Vocalist Emma Smith releases Meshuga Baby, her first solo album in ten years – her debut album being the critically acclaimed The Huntress on the Frantic Jazz label in 2012. Emma is also one third of the very successful vocal harmony group The Puppini Sisters, which is where I first came to hear her name.
In a nod to her proud Jewish heritage Meshuga Baby is a play on words based on ‘Meshuge’, the Yiddish word for ‘crazy’ – a judgement that Emma describes as being “so often passed on brave ambitious women who are not afraid to express their opinions and showcase their talent.” The album is compilation of much-loved classic tunes and co-written originals delivered in a style that very much belongs to Emma.
Let’s start by looking at the original compositions, the first of which is ‘Sit On My Knee And Tell Me That You Love Me’. The vocals are set over a relatively simple refrain played by pianist Jamie Safir, Emma’s delivery is strong, punchy, and well phrased all of which reflects the independent strength of character of the woman portrayed in the lyrics. Emma also shows of her scat credentials over Luke Tomlinson’s rippling drum patterns.
The breathy styling on ‘My Revelation’ gives the tune a classic jazz feel, reminiscent of the female big band vocalists of the 1940s. Conor Chaplin plays some very nice bass lines on this number over which Emma makes good use of variations in tone, and volume in this mid-tempo lightly swinging number. ‘Monogamy Blues’ introduces another stylistic change in delivery. The scatting is there but has a greater energy and purpose than before, the vocals have a harsher edge to them that befits the lyrics. The piano is more strident and backed by punchy bass and drums. This number has a vibrancy about it that makes it stand out and almost demand attention.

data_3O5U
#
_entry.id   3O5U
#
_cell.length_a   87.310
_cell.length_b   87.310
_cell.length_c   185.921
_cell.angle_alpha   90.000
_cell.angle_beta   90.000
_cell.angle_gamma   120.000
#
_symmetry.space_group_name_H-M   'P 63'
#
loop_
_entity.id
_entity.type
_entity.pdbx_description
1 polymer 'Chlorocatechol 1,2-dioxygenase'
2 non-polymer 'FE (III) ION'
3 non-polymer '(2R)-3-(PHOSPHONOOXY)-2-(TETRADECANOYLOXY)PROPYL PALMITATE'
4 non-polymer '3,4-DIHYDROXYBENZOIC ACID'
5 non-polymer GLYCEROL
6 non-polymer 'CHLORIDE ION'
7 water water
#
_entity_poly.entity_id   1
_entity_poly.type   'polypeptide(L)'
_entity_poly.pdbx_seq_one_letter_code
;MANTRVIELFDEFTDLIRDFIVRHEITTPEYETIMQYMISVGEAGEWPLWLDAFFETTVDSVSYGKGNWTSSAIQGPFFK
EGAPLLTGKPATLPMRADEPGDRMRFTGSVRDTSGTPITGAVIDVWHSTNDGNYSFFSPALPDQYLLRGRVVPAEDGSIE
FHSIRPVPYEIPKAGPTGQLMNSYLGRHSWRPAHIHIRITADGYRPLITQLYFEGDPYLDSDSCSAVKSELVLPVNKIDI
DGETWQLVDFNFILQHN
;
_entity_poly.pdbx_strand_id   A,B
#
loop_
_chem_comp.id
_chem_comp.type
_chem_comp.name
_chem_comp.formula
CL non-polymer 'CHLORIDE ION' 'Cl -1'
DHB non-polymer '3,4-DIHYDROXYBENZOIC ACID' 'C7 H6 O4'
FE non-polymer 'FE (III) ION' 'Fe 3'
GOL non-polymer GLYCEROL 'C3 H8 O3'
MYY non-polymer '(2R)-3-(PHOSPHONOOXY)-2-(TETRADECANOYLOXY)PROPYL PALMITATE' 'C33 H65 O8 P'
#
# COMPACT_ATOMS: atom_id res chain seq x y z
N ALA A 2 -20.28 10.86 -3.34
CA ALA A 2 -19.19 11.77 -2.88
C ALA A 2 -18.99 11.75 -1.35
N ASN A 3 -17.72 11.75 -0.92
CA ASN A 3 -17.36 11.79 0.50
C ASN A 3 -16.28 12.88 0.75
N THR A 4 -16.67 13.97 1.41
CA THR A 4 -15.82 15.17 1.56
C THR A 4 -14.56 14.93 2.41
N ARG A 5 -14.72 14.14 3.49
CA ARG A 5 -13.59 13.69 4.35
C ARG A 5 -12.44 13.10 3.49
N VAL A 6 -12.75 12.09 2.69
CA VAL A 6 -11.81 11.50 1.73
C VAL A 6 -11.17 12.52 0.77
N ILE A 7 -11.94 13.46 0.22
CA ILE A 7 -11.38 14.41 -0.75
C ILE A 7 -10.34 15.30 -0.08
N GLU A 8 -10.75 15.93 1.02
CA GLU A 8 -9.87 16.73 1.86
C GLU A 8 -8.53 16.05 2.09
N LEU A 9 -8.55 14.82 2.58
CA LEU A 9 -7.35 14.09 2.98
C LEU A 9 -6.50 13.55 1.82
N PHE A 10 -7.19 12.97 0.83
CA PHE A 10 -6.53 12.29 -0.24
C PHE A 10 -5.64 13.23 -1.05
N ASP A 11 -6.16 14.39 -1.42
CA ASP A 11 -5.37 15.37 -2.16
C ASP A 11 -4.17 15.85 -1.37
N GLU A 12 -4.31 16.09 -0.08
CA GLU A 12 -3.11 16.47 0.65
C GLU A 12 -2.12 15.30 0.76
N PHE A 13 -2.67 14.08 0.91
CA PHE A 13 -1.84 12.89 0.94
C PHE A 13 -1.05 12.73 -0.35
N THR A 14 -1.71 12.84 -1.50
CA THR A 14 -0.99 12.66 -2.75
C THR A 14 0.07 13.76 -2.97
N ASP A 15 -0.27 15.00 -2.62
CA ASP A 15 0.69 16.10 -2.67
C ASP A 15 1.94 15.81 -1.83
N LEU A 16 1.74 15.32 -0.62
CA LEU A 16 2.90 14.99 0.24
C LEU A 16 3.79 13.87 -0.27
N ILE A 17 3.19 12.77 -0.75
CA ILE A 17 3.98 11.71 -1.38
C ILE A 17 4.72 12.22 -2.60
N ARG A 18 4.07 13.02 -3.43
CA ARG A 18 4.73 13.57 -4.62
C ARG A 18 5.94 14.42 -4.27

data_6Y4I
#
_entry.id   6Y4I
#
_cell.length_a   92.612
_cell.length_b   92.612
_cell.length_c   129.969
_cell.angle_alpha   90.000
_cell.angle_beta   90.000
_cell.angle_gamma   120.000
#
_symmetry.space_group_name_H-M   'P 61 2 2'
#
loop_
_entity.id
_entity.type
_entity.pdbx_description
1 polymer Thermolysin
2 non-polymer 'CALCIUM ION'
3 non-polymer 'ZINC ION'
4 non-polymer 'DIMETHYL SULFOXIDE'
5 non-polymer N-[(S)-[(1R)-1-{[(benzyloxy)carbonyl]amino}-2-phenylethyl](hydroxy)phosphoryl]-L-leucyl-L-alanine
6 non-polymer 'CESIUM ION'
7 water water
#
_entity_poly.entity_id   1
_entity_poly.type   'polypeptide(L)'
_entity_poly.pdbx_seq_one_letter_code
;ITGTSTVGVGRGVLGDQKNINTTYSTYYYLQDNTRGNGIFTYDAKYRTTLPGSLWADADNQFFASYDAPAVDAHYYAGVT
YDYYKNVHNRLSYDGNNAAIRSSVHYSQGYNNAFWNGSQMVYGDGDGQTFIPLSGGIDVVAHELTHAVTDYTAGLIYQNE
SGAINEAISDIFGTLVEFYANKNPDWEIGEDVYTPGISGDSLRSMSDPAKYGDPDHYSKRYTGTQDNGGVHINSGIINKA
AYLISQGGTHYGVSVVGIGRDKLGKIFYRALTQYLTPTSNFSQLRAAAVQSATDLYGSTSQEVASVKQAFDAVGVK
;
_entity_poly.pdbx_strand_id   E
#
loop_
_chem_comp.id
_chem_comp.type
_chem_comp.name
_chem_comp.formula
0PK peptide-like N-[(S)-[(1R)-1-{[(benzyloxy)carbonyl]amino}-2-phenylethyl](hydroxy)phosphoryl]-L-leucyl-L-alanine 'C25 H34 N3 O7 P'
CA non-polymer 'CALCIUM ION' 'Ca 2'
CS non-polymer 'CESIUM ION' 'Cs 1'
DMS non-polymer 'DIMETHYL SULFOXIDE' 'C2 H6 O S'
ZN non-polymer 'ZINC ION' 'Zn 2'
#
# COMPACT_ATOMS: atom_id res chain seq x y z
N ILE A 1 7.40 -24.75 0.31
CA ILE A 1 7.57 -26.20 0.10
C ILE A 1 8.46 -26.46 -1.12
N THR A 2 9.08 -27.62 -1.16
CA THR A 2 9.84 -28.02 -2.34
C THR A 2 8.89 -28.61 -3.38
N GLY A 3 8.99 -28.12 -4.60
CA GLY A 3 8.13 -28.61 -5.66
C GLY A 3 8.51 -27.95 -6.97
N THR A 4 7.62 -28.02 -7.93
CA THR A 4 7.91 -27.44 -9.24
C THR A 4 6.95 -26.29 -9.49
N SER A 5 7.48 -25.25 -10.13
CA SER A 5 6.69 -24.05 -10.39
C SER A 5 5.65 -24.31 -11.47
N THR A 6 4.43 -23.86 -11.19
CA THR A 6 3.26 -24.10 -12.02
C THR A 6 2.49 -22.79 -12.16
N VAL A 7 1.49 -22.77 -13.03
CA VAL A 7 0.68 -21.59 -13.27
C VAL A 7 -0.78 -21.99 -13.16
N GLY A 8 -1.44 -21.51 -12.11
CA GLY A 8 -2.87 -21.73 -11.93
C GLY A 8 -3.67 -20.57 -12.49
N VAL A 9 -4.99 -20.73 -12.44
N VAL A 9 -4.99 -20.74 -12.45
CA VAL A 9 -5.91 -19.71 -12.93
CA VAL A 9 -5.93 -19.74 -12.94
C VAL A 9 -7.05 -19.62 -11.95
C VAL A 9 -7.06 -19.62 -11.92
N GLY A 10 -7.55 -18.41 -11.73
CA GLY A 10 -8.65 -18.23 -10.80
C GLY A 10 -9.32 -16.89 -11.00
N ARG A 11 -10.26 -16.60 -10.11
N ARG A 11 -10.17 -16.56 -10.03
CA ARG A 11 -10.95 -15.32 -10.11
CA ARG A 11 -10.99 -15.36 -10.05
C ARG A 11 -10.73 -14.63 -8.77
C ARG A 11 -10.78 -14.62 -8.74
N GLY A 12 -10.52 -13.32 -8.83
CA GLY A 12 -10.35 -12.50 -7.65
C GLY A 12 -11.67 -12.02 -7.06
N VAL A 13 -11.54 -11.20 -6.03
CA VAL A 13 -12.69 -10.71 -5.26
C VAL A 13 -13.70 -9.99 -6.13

The rest of the album is made up of some well-known tunes but delivered in less familiar style. The standout track in this respect is, for me, Irving Berlin’s ‘There’s No Business Like Show Business.’ The number has been slowed down and pared back to a minimum, this throws all the emphasis onto the lyrics and highlights the precariousness and challenges of existing in the field of entertainment. This is followed with ‘Makin’ Whoopee’, a very familiar tune that Emma makes her own by shining the spotlight on the humour in the lyrics over well-played accompaniment from the trio behind her. Later in the album the band take on the rhythm and blues of ‘Seventh Son’ and deliver with some style, a word that applies across the thirteen tracks that make up Meshuga Baby.
Some albums grab your attention from the first listen, others need to be heard more than once to appreciate the writing: this album is of the former. Please do not take that as an indication that I consider this album is an easy listen, there is plenty here that is emotive and thought provoking but there is also great humour here too. Meshuga Baby has been put together with great care; it is well balanced and very well produced. The musicianship works very well with Emma’s vocals, which are beautifully layered, clear, and wonderfully pitched in terms of emotional coherence to the lyrical content. Ten years between albums is a long time, too long! Emma Smith is a vocalist we should all be more aware of, a vocalist who, along with her band, makes a great sound that can be recognized and appreciated by anyone who enjoys good lyrics delivered with style, passion and a genuine feel for the material.
Musicians: Emma Smith – vocals; Jamie Safir – piano; Conor Chaplin – bass; Luke Tomlinson – Drums.
Tracklist: 1. I Don’t Care. 2. Where Am I Going. 3. Sit On My Knee And Tell Me That You Love Me. 4. There’s No Business Like Show Business. 5. Makin’ Whoopee. 6. Think Pink. 7 My Revelation. 8. Ballad of a Wayward Woman. 9. Monogamy Blues. 10. Hollis Brown. 11. People. 12. Seventh Son. 13. But Not For Me. Tracks 3,7,8, & 9 are written by Emma Smith and Jamie Safir.